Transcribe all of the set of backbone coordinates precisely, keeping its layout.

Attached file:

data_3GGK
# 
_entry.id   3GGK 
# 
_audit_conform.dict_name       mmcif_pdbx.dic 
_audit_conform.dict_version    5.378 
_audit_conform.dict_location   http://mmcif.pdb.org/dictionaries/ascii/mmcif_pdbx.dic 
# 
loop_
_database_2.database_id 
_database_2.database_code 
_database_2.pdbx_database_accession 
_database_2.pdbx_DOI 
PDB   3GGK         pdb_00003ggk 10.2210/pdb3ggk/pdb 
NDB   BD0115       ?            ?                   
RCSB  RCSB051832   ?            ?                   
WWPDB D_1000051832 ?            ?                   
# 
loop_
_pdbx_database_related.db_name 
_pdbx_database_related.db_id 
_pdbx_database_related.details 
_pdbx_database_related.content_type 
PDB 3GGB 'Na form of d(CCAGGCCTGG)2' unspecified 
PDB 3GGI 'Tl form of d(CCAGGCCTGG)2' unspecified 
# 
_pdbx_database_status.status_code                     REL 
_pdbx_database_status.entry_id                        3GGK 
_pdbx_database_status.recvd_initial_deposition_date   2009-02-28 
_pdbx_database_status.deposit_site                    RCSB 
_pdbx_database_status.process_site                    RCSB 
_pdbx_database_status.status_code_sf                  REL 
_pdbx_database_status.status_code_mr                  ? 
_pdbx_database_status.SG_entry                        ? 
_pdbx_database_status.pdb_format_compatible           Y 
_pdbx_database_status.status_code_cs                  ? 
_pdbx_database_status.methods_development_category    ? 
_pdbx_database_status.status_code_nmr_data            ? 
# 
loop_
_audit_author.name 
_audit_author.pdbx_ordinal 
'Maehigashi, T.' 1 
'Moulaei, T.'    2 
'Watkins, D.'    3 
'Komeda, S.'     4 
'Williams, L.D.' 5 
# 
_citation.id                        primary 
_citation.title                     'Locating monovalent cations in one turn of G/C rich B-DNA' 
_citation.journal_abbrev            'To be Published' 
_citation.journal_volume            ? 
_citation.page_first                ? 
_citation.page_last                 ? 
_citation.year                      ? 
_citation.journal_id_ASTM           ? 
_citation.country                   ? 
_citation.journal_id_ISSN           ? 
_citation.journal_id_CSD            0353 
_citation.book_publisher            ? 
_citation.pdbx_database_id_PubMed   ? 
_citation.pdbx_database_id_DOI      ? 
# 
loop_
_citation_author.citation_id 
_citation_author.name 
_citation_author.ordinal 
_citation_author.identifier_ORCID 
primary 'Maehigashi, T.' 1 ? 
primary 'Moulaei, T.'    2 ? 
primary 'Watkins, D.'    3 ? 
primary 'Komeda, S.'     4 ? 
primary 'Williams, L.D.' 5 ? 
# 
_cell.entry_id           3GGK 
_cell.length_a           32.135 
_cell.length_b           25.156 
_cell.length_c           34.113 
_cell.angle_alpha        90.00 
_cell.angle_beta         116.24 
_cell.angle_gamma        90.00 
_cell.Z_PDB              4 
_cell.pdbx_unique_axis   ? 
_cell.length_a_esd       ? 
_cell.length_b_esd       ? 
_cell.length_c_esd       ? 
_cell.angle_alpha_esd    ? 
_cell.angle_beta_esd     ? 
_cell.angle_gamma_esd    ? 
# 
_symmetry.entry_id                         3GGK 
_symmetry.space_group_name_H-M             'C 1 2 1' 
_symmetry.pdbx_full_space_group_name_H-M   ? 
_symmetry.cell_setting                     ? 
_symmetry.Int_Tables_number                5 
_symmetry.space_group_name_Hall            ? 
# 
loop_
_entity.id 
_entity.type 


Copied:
data_3GGK
# 
_entry.id   3GGK 
# 
_audit_conform.dict_name       mmcif_pdbx.dic 
_audit_conform.dict_version    5.378 
_audit_conform.dict_location   http://mmcif.pdb.org/dictionaries/ascii/mmcif_pdbx.dic 
# 
loop_
_database_2.database_id 
_database_2.database_code 
_database_2.pdbx_database_accession 
_database_2.pdbx_DOI 
PDB   3GGK         pdb_00003ggk 10.2210/pdb3ggk/pdb 
NDB   BD0115       ?            ?                   
RCSB  RCSB051832   ?            ?                   
WWPDB D_1000051832 ?            ?                   
# 
loop_
_pdbx_database_related.db_name 
_pdbx_database_related.db_id 
_pdbx_database_related.details 
_pdbx_database_related.content_type 
PDB 3GGB 'Na form of d(CCAGGCCTGG)2' unspecified 
PDB 3GGI 'Tl form of d(CCAGGCCTGG)2' unspecified 
# 
_pdbx_database_status.status_code                     REL 
_pdbx_database_status.entry_id                        3GGK 
_pdbx_database_status.recvd_initial_deposition_date   2009-02-28 
_pdbx_database_status.deposit_site                    RCSB 
_pdbx_database_status.process_site                    RCSB 
_pdbx_database_status.status_code_sf                  REL 
_pdbx_database_status.status_code_mr                  ? 
_pdbx_database_status.SG_entry                        ? 
_pdbx_database_status.pdb_format_compatible           Y 
_pdbx_database_status.status_code_cs                  ? 
_pdbx_database_status.methods_development_category    ? 
_pdbx_database_status.status_code_nmr_data            ? 
# 
loop_
_audit_author.name 
_audit_author.pdbx_ordinal 
'Maehigashi, T.' 1 
'Moulaei, T.'    2 
'Watkins, D.'    3 
'Komeda, S.'     4 
'Williams, L.D.' 5 
# 
_citation.id                        primary 
_citation.title                     'Locating monovalent cations in one turn of G/C rich B-DNA' 
_citation.journal_abbrev            'To be Published' 
_citation.journal_volume            ? 
_citation.page_first                ? 
_citation.page_last                 ? 
_citation.year                      ? 
_citation.journal_id_ASTM           ? 
_citation.country                   ? 
_citation.journal_id_ISSN           ? 
_citation.journal_id_CSD            0353 
_citation.book_publisher            ? 
_citation.pdbx_database_id_PubMed   ? 
_citation.pdbx_database_id_DOI      ? 
# 
loop_
_citation_author.citation_id 
_citation_author.name 
_citation_author.ordinal 
_citation_author.identifier_ORCID 
primary 'Maehigashi, T.' 1 ? 
primary 'Moulaei, T.'    2 ? 
primary 'Watkins, D.'    3 ? 
primary 'Komeda, S.'     4 ? 
primary 'Williams, L.D.' 5 ? 
# 
_cell.entry_id           3GGK 
_cell.length_a           32.135 
_cell.length_b           25.156 
_cell.length_c           34.113 
_cell.angle_alpha        90.00 
_cell.angle_beta         116.24 
_cell.angle_gamma        90.00 
_cell.Z_PDB              4 
_cell.pdbx_unique_axis   ? 
_cell.length_a_esd       ? 
_cell.length_b_esd       ? 
_cell.length_c_esd       ? 
_cell.angle_alpha_esd    ? 
_cell.angle_beta_esd     ? 
_cell.angle_gamma_esd    ? 
# 
_symmetry.entry_id                         3GGK 
_symmetry.space_group_name_H-M             'C 1 2 1' 
_symmetry.pdbx_full_space_group_name_H-M   ? 
_symmetry.cell_setting                     ? 
_symmetry.Int_Tables_number                5 
_symmetry.space_group_name_Hall            ? 
# 
loop_
_entity.id 
_entity.type 